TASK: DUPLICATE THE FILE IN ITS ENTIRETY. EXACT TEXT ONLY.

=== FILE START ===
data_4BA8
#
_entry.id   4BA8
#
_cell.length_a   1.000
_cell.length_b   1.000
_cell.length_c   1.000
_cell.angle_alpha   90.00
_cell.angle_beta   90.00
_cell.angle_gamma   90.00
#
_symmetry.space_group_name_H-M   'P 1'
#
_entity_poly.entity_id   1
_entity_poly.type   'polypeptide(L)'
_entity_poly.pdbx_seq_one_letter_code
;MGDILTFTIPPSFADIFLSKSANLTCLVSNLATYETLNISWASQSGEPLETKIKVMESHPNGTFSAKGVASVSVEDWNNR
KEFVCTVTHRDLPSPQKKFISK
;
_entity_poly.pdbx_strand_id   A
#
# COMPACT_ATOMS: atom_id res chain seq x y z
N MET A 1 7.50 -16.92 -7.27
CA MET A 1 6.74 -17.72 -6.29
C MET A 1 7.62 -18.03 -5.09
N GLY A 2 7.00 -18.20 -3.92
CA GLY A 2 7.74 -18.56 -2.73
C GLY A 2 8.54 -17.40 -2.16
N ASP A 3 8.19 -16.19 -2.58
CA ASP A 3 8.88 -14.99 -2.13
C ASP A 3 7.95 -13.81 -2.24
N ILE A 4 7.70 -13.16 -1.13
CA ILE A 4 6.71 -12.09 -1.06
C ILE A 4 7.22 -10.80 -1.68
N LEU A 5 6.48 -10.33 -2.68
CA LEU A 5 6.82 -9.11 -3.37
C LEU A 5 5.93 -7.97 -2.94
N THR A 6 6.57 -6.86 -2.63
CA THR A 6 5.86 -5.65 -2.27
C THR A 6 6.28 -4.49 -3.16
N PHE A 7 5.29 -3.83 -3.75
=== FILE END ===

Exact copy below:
data_4BA8
#
_entry.id   4BA8
#
_cell.length_a   1.000
_cell.length_b   1.000
_cell.length_c   1.000
_cell.angle_alpha   90.00
_cell.angle_beta   90.00
_cell.angle_gamma   90.00
#
_symmetry.space_group_name_H-M   'P 1'
#
_entity_poly.entity_id   1
_entity_poly.type   'polypeptide(L)'
_entity_poly.pdbx_seq_one_letter_code
;MGDILTFTIPPSFADIFLSKSANLTCLVSNLATYETLNISWASQSGEPLETKIKVMESHPNGTFSAKGVASVSVEDWNNR
KEFVCTVTHRDLPSPQKKFISK
;
_entity_poly.pdbx_strand_id   A
#
# COMPACT_ATOMS: atom_id res chain seq x y z
N MET A 1 7.50 -16.92 -7.27
CA MET A 1 6.74 -17.72 -6.29
C MET A 1 7.62 -18.03 -5.09
N GLY A 2 7.00 -18.20 -3.92
CA GLY A 2 7.74 -18.56 -2.73
C GLY A 2 8.54 -17.40 -2.16
N ASP A 3 8.19 -16.19 -2.58
CA ASP A 3 8.88 -14.99 -2.13
C ASP A 3 7.95 -13.81 -2.24
N ILE A 4 7.70 -13.16 -1.13
CA ILE A 4 6.71 -12.09 -1.06
C ILE A 4 7.22 -10.80 -1.68
N LEU A 5 6.48 -10.33 -2.68
CA LEU A 5 6.82 -9.11 -3.37
C LEU A 5 5.93 -7.97 -2.94
N THR A 6 6.57 -6.86 -2.63
CA THR A 6 5.86 -5.65 -2.27
C THR A 6 6.28 -4.49 -3.16
N PHE A 7 5.29 -3.83 -3.75